I just signed up for neuroeconomics to feel smart. It's amazing how often I find myself with the sole intention of being impressive to people around me. This was no exception.
What the hell is neuroeconomics? Good question. It is the cross-section between psychology, neurology and economics used to uniquely analyze the decision-making process. The online professor made sure we all understand this very definition fully by repeating it constantly for the first two weeks.
And I quit. Four weeks into a nine-week class, I quit. And I was doing pretty well with perfect scores on all my weekly quizzes. Being tickled by my professor's accent and habit of asking us to "make a look" to a slide weren't enough to excite me to dive deeper into extra-curricular reading. No harm, no foul. No college loans, no report cards home. Honestly, I walked away knowing a bit more about the brain than I did before and that's a small win. I know a voxel is a tiny 3-D measurement of the brain in MRI scans and I can almost understand MRI graphs and the results of studies like that.
It was no skin off my back to quit and that made it all the more easier. I was only trying to finish the course for the bragging rights of saying I went back to school amongst all the other chaotic elements of my everyday life. "Wow, where does he find the time," I imagined they would say.
It was the wrong intention. Ironically, the realization hit me after I happened upon Danielle LaPorte's The Desire Map almost exactly on the anniversary of reading it for the first time. It returned to me when I needed it, like some sort of mental boomerang. The main idea of The Desire Map was actually a meditation revamped and improved upon from LaPorte's first book, The Fire Starter Sessions: "Knowing how you actually want to feel is the most potent form of clarity that you can have. Generating those feelings is the most powerfully creative thing you can do with your life." Instead of drafting the bucket list we think could impress others or we could cross off systematically for some hallow achievement bullets on our resume, we should start on the path to achievement with the feelings we want most in the moment. Once you can nail down your core-desired feelings, you can cook up and eat opportunities for breakfast.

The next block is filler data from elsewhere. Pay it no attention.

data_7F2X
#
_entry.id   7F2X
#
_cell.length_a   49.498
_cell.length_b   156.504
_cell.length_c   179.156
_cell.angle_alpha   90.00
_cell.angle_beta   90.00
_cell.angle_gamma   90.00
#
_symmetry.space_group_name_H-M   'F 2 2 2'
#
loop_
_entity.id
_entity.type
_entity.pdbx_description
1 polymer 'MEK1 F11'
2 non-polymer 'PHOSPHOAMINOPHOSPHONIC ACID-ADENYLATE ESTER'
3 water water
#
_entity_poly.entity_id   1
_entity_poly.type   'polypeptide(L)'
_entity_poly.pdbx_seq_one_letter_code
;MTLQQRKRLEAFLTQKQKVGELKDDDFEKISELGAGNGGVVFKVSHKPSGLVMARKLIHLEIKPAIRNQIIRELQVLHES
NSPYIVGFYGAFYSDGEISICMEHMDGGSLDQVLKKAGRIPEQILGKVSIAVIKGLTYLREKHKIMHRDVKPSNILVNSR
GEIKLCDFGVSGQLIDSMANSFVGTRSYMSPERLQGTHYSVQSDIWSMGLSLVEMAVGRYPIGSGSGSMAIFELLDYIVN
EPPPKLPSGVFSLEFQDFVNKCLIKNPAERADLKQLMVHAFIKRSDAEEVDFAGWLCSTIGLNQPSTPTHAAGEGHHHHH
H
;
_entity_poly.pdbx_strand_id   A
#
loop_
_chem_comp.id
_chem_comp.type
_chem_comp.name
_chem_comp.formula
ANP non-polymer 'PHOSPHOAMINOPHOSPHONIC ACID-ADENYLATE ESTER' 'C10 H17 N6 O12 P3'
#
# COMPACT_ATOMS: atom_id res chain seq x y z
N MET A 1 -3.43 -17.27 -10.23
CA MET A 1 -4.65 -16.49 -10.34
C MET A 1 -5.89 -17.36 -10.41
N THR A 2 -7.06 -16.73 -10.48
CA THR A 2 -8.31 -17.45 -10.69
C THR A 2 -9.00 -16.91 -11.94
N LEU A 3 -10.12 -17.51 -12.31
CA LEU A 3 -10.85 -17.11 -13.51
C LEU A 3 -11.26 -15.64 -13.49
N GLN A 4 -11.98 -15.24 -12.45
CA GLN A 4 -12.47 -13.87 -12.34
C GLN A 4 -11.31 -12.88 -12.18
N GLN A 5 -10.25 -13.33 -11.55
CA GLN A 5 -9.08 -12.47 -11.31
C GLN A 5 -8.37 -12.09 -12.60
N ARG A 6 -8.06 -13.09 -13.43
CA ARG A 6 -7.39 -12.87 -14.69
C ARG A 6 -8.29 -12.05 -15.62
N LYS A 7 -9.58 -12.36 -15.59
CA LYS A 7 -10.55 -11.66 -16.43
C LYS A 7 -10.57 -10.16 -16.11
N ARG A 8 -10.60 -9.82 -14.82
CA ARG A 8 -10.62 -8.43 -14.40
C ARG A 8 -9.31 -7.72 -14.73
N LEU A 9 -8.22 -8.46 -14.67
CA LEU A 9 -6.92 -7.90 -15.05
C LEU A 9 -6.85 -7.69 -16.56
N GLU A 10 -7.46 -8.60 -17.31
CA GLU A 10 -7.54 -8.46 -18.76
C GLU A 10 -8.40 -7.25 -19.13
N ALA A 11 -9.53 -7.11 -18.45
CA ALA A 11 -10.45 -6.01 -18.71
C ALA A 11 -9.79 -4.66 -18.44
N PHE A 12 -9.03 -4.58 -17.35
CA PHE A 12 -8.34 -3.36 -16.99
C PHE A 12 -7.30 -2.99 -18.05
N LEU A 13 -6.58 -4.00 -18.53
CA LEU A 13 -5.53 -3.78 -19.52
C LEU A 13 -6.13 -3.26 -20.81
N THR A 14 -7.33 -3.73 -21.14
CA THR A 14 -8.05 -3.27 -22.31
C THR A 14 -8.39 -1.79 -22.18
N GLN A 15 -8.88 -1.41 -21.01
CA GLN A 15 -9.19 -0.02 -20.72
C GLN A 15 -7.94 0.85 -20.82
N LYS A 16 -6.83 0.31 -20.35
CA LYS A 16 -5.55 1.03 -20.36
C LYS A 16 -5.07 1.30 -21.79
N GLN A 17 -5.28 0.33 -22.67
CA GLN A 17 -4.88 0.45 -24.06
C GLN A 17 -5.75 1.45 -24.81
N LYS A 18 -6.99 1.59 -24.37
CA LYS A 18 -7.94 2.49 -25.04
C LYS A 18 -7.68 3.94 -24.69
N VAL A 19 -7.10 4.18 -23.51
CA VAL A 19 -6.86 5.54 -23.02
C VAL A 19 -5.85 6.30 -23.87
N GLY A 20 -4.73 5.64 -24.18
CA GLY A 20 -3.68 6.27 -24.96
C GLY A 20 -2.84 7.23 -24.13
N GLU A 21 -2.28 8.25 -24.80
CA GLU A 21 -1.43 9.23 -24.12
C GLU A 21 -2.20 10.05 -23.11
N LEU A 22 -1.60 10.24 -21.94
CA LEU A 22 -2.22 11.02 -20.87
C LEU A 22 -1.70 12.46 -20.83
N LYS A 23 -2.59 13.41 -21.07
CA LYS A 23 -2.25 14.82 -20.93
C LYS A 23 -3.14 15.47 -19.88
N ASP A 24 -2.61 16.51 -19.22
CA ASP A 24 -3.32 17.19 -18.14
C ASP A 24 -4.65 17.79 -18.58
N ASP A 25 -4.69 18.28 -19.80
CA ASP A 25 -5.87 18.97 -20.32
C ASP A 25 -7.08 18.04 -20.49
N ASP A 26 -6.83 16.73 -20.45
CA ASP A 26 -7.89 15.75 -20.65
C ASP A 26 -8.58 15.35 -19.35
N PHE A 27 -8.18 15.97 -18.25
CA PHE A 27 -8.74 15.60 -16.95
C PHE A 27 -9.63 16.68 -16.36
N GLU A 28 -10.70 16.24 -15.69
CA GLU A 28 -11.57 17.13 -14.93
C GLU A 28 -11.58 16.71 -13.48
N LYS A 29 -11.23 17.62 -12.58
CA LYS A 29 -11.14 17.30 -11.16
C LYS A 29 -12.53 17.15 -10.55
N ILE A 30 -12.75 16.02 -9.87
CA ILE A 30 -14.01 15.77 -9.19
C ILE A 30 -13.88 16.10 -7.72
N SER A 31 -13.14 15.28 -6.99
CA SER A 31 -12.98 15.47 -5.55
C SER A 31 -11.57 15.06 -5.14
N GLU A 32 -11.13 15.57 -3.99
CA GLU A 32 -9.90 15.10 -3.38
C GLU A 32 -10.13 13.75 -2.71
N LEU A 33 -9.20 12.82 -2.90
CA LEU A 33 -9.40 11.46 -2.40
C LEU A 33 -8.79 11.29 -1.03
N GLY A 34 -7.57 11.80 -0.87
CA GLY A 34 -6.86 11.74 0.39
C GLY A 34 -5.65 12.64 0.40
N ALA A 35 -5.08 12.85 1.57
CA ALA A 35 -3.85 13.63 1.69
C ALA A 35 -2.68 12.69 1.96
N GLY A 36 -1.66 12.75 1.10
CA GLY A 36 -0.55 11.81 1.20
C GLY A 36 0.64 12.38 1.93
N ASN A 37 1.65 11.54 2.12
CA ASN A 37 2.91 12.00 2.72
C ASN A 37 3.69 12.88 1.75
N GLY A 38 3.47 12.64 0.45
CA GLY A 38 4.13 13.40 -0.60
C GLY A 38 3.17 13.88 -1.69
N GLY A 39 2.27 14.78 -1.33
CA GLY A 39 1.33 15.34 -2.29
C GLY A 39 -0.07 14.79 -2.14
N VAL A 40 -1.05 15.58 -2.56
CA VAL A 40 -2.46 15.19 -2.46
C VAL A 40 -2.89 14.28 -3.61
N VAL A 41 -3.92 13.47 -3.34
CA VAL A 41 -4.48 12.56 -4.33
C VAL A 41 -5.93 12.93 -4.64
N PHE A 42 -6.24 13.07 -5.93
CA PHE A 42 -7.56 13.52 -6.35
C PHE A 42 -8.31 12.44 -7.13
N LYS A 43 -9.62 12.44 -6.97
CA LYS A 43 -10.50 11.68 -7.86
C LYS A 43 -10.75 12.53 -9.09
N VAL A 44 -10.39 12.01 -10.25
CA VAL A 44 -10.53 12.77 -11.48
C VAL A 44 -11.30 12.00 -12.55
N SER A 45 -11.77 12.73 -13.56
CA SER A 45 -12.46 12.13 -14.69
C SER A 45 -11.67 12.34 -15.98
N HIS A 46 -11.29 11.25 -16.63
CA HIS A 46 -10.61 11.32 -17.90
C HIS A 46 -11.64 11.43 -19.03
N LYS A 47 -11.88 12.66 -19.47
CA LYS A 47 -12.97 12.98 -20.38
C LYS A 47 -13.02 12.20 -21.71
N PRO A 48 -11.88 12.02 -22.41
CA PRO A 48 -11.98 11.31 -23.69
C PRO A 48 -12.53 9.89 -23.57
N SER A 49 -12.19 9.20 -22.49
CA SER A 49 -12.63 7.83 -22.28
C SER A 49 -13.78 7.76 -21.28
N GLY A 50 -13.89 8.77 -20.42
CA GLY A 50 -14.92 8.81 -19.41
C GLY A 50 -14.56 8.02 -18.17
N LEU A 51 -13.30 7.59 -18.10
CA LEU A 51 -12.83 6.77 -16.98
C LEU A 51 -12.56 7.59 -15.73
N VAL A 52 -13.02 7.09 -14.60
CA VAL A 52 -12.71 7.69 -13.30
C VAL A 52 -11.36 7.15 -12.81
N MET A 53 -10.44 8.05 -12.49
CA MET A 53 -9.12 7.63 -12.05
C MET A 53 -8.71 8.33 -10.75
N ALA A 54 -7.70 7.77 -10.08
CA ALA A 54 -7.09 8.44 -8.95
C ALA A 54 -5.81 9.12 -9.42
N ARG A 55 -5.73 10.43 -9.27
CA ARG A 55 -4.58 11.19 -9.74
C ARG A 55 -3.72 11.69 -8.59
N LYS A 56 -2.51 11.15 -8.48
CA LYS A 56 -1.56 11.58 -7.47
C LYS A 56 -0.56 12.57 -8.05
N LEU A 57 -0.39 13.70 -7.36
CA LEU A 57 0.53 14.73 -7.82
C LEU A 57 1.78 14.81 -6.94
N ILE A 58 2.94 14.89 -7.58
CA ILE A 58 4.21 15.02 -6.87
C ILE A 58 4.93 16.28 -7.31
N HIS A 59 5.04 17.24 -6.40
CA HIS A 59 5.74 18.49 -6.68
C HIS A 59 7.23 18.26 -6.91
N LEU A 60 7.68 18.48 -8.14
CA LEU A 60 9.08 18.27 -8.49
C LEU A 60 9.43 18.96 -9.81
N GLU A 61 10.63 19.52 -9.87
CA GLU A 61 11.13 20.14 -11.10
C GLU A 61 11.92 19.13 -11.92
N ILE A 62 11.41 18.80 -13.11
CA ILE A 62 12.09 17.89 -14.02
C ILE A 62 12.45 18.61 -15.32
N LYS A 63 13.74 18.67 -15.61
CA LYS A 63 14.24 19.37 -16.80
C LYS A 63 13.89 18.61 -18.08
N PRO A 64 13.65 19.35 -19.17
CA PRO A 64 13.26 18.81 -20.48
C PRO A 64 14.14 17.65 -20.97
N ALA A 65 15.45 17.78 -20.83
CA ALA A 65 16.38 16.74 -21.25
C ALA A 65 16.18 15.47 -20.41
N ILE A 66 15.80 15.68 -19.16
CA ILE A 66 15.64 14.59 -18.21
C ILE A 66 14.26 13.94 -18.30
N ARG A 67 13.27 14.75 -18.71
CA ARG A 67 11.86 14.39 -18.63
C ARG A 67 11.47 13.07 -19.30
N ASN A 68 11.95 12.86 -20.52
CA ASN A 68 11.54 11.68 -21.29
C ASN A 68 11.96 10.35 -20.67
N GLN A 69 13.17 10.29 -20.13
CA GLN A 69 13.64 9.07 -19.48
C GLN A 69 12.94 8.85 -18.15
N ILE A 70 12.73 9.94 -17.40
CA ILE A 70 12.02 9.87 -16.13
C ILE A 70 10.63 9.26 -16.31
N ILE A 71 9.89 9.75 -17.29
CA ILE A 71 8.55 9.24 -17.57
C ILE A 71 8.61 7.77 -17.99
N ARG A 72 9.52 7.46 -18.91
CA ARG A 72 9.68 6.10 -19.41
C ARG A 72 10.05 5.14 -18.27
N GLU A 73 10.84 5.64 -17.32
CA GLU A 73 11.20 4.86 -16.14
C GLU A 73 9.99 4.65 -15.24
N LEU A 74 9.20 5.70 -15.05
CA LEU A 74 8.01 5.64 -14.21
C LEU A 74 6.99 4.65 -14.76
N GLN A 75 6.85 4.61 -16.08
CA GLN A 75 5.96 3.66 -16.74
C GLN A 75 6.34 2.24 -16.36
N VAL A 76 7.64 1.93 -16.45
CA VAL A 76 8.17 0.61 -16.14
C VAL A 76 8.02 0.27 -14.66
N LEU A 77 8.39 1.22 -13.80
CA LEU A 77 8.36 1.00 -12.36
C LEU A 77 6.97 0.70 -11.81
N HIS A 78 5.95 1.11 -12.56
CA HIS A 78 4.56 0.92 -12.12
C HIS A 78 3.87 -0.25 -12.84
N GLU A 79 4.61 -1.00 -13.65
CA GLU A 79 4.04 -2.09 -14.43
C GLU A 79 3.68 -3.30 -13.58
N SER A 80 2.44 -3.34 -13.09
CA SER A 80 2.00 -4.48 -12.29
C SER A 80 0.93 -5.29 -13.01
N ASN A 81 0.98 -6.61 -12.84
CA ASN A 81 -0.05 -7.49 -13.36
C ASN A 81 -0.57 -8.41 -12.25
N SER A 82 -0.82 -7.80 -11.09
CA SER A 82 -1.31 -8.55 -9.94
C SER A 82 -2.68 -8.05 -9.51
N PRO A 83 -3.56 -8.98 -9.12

Gonzo journalist Hunter Thompson was a man who embodied this. Before becoming the drug-addled writer some know and love, Hunter Thompson beautifully captured his thoughts on life's meaning in a letter to a friend asking advice. With the importance spread thick on the idea of decision-making, Thompson's words echoed LaPorte's core-desired feelings when he wrote, "But beware of looking for goals: look for a way of life. Decide how you want to live and then see what you can do to make a living WITHIN that way of life."
Looking at neuroeconomics under the magnifying glass of my feelings, I realized I wasn't jazzed by it. I wasn't chomping at the bit to figure more out about the brain in this way. It just felt like an empty mountain to climb. Why waste my time?
The challenge has always been the blessing: we have more opportunities and choices to make than ever before. If you have an Internet connection or just access to one, you have way more power and knowledge at your fingertips than anyone who has ever lived. You are walking with an encyclopedia no human could ever lift if it was in book-form and for you it is crammed into a tiny smartphone.
And with great power comes great responsibility. Thompson continued, "Let’s assume that you think you have a choice of eight paths to follow (all pre-defined paths, of course). And let’s assume that you can’t see any real purpose in any of the eight. THEN — and here is the essence of all I’ve said — you MUST FIND A NINTH PATH."
Finding the ninth path can't be so easy if you're unsure of your feelings. Sure, you can piggyback other people's goals of winning the perfect spouse and family and home and career but that's not so clear-cut for every human being. There is no one answer, that's true. Thompson just wraps the message up nicely in one quick line: "But a man who procrastinates in his CHOOSING will inevitably have his choice made for him by circumstance."
Decide. Decide now how you want to feel and the goals will come to you.
I want to feel extraordinary and remarkable. I want to feel eclectic, engaged and awake. They are my core-desired feelings. Each word means something a bit different for me but they all are informed by some of the best memories and accomplishments of my life. Bruised shins and sore fingernails might not be a walk in the park or a life goal for other people, but when I trained in Brazilian jiu-jitsu it made me feel remarkable, engaged and awake to push my body to new limits. When I attempted to create a magazine business with my college buddies I felt eclectic and extraordinary, pulling from all sorts of sources to write about topics that interested me and building a business when everyone else was partying or studying.
We all have to come about it our own way. You can learn from others, but, in the end, you can learn from yourself too. In retrospect, I could have stuck it out with the Russian neuroeconomic professor to see the scholarly route through, but what it turned out I needed this time around was to return to a book and some thoughts I didn't completely grasp a year ago and the feeling that it's all remarkable.